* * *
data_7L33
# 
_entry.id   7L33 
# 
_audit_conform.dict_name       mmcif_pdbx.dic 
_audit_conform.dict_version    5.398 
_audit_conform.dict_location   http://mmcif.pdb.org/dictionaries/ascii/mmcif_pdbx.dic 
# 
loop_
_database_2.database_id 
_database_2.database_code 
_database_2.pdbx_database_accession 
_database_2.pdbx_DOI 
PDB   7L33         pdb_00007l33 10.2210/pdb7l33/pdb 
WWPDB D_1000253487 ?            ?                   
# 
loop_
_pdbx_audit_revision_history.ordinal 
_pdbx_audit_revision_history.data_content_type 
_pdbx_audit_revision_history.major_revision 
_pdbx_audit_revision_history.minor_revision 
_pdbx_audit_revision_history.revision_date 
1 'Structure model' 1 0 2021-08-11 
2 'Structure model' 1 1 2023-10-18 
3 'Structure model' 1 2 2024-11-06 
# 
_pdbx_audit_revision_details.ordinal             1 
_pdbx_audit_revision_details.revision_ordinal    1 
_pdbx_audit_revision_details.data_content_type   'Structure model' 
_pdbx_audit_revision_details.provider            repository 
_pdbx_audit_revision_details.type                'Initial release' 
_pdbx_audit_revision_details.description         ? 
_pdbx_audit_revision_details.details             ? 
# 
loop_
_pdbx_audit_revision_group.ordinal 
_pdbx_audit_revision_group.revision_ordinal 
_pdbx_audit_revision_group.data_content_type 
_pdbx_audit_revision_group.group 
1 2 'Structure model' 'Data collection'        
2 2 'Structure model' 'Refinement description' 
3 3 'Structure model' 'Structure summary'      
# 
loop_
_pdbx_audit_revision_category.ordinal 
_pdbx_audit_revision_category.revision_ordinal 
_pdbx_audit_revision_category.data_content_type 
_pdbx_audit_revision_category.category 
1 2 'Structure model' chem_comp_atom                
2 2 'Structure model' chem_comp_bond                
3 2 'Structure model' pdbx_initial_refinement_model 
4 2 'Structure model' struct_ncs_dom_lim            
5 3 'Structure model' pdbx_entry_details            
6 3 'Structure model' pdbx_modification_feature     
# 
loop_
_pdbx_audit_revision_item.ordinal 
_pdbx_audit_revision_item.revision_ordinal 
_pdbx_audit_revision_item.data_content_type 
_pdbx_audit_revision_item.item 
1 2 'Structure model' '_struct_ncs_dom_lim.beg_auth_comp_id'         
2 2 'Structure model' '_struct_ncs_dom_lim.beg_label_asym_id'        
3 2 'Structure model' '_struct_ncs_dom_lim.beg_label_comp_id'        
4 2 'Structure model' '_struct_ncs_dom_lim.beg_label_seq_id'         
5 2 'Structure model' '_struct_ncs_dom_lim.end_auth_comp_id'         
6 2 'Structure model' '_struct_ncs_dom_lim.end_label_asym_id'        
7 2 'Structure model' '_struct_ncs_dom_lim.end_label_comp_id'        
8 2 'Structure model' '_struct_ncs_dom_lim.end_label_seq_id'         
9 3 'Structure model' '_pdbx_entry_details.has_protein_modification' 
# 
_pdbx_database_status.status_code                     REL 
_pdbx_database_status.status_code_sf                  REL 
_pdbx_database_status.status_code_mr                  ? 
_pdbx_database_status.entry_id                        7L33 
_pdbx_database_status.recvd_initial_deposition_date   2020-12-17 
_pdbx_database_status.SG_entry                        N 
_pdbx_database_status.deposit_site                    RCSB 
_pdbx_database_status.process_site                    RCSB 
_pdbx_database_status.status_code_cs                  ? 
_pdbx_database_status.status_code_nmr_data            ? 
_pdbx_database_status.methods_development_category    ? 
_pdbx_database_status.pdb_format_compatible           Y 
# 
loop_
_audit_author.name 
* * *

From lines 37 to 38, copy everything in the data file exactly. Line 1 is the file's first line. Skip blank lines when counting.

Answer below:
_pdbx_audit_revision_group.revision_ordinal 
_pdbx_audit_revision_group.data_content_type 